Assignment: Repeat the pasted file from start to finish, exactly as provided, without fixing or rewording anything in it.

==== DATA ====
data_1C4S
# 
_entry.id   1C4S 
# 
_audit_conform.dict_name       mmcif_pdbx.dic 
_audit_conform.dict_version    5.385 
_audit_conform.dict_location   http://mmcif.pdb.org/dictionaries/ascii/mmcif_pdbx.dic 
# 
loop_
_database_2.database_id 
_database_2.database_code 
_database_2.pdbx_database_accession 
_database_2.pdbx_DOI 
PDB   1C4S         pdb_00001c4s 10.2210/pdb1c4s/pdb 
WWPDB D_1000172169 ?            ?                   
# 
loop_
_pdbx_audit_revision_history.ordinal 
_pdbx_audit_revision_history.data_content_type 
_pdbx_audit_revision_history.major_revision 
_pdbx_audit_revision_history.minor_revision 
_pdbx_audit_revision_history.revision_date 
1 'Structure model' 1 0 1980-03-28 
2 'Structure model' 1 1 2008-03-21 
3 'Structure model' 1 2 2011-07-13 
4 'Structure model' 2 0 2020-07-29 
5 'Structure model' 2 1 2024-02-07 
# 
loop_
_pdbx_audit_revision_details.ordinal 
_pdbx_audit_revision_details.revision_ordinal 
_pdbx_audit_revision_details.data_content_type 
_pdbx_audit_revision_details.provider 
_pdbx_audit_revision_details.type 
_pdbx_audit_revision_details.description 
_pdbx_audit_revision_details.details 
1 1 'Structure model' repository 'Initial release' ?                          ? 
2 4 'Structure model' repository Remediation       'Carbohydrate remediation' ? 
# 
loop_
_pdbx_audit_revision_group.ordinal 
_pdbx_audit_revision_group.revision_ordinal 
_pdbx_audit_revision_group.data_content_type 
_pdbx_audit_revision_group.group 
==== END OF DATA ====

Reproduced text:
data_1C4S
# 
_entry.id   1C4S 
# 
_audit_conform.dict_name       mmcif_pdbx.dic 
_audit_conform.dict_version    5.385 
_audit_conform.dict_location   http://mmcif.pdb.org/dictionaries/ascii/mmcif_pdbx.dic 
# 
loop_
_database_2.database_id 
_database_2.database_code 
_database_2.pdbx_database_accession 
_database_2.pdbx_DOI 
PDB   1C4S         pdb_00001c4s 10.2210/pdb1c4s/pdb 
WWPDB D_1000172169 ?            ?                   
# 
loop_
_pdbx_audit_revision_history.ordinal 
_pdbx_audit_revision_history.data_content_type 
_pdbx_audit_revision_history.major_revision 
_pdbx_audit_revision_history.minor_revision 
_pdbx_audit_revision_history.revision_date 
1 'Structure model' 1 0 1980-03-28 
2 'Structure model' 1 1 2008-03-21 
3 'Structure model' 1 2 2011-07-13 
4 'Structure model' 2 0 2020-07-29 
5 'Structure model' 2 1 2024-02-07 
# 
loop_
_pdbx_audit_revision_details.ordinal 
_pdbx_audit_revision_details.revision_ordinal 
_pdbx_audit_revision_details.data_content_type 
_pdbx_audit_revision_details.provider 
_pdbx_audit_revision_details.type 
_pdbx_audit_revision_details.description 
_pdbx_audit_revision_details.details 
1 1 'Structure model' repository 'Initial release' ?                          ? 
2 4 'Structure model' repository Remediation       'Carbohydrate remediation' ? 
# 
loop_
_pdbx_audit_revision_group.ordinal 
_pdbx_audit_revision_group.revision_ordinal 
_pdbx_audit_revision_group.data_content_type 
_pdbx_audit_revision_group.group 